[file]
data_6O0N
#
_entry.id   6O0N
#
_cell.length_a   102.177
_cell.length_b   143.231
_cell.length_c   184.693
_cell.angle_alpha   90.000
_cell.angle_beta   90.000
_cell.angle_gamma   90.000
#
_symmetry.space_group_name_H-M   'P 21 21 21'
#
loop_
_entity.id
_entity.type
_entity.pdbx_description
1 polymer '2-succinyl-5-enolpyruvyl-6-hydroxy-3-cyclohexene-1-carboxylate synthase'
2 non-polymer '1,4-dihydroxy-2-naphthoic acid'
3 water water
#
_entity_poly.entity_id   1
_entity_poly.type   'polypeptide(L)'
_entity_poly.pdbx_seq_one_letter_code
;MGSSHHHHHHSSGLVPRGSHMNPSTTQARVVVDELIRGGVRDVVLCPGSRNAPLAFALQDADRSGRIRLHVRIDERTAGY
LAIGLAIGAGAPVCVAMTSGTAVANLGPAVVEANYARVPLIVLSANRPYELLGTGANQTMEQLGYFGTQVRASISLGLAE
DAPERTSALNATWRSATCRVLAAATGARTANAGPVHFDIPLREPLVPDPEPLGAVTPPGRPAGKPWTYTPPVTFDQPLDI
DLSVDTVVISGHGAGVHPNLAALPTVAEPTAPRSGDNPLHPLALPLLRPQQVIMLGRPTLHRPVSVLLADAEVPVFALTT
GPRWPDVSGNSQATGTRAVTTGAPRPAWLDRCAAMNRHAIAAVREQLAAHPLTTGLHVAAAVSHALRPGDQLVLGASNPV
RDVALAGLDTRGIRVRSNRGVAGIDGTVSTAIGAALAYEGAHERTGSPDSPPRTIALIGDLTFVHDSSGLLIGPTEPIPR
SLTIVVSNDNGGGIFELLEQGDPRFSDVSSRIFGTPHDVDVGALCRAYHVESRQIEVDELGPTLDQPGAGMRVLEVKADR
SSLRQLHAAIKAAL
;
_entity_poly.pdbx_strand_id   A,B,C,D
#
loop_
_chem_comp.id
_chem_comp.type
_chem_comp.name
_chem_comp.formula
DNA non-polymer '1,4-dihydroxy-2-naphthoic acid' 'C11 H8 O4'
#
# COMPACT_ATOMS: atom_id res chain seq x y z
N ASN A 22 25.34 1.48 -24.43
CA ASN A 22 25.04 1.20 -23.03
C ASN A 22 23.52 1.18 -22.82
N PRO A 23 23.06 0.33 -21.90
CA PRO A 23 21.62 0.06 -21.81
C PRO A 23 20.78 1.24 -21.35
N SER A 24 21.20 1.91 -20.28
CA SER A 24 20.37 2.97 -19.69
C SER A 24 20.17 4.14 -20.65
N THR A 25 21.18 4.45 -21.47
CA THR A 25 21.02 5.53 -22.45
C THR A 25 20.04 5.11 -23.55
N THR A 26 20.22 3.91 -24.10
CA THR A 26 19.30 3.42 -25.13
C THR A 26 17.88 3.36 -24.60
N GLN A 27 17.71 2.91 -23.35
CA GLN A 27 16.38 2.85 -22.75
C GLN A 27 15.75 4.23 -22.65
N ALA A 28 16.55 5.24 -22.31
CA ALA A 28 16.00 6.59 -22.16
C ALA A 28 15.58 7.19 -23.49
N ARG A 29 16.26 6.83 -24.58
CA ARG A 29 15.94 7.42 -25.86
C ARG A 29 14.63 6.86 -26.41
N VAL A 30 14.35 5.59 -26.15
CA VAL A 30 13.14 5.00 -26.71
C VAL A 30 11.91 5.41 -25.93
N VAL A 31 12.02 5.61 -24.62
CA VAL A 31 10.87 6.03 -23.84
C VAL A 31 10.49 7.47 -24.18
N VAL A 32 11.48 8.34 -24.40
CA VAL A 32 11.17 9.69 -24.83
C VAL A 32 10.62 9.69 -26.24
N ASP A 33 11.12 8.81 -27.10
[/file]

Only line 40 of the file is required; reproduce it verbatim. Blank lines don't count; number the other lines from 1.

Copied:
_chem_comp.formula